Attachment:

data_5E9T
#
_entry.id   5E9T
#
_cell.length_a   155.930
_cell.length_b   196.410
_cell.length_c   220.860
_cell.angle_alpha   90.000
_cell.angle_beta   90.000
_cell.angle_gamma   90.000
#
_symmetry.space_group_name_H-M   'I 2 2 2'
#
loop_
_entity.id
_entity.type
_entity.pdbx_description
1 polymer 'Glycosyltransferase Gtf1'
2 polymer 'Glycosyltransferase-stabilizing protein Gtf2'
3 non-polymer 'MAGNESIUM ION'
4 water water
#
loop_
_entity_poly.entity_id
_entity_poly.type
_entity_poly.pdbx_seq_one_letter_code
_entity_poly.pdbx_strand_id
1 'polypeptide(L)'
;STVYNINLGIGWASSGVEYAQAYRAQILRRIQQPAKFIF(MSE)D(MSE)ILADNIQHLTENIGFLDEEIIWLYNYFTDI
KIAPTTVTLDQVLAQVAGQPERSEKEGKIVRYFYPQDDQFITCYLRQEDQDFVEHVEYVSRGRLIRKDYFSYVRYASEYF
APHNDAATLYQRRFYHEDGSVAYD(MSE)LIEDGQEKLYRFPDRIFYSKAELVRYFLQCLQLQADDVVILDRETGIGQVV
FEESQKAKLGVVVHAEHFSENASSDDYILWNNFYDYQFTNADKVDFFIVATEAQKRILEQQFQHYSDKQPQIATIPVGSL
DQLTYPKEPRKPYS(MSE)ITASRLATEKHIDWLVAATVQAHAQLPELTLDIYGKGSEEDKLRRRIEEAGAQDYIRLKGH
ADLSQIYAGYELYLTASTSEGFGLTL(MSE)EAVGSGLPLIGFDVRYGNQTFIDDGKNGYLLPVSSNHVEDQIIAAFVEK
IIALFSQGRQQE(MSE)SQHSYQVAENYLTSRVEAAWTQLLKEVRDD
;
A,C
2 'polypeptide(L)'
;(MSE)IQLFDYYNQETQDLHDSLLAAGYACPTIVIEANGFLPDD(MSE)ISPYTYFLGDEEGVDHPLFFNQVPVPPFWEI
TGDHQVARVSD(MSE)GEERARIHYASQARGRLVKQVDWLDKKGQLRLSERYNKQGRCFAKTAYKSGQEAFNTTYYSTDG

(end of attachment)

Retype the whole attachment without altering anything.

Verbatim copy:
data_5E9T
#
_entry.id   5E9T
#
_cell.length_a   155.930
_cell.length_b   196.410
_cell.length_c   220.860
_cell.angle_alpha   90.000
_cell.angle_beta   90.000
_cell.angle_gamma   90.000
#
_symmetry.space_group_name_H-M   'I 2 2 2'
#
loop_
_entity.id
_entity.type
_entity.pdbx_description
1 polymer 'Glycosyltransferase Gtf1'
2 polymer 'Glycosyltransferase-stabilizing protein Gtf2'
3 non-polymer 'MAGNESIUM ION'
4 water water
#
loop_
_entity_poly.entity_id
_entity_poly.type
_entity_poly.pdbx_seq_one_letter_code
_entity_poly.pdbx_strand_id
1 'polypeptide(L)'
;STVYNINLGIGWASSGVEYAQAYRAQILRRIQQPAKFIF(MSE)D(MSE)ILADNIQHLTENIGFLDEEIIWLYNYFTDI
KIAPTTVTLDQVLAQVAGQPERSEKEGKIVRYFYPQDDQFITCYLRQEDQDFVEHVEYVSRGRLIRKDYFSYVRYASEYF
APHNDAATLYQRRFYHEDGSVAYD(MSE)LIEDGQEKLYRFPDRIFYSKAELVRYFLQCLQLQADDVVILDRETGIGQVV
FEESQKAKLGVVVHAEHFSENASSDDYILWNNFYDYQFTNADKVDFFIVATEAQKRILEQQFQHYSDKQPQIATIPVGSL
DQLTYPKEPRKPYS(MSE)ITASRLATEKHIDWLVAATVQAHAQLPELTLDIYGKGSEEDKLRRRIEEAGAQDYIRLKGH
ADLSQIYAGYELYLTASTSEGFGLTL(MSE)EAVGSGLPLIGFDVRYGNQTFIDDGKNGYLLPVSSNHVEDQIIAAFVEK
IIALFSQGRQQE(MSE)SQHSYQVAENYLTSRVEAAWTQLLKEVRDD
;
A,C
2 'polypeptide(L)'
;(MSE)IQLFDYYNQETQDLHDSLLAAGYACPTIVIEANGFLPDD(MSE)ISPYTYFLGDEEGVDHPLFFNQVPVPPFWEI
TGDHQVARVSD(MSE)GEERARIHYASQARGRLVKQVDWLDKKGQLRLSERYNKQGRCFAKTAYKSGQEAFNTTYYSTDG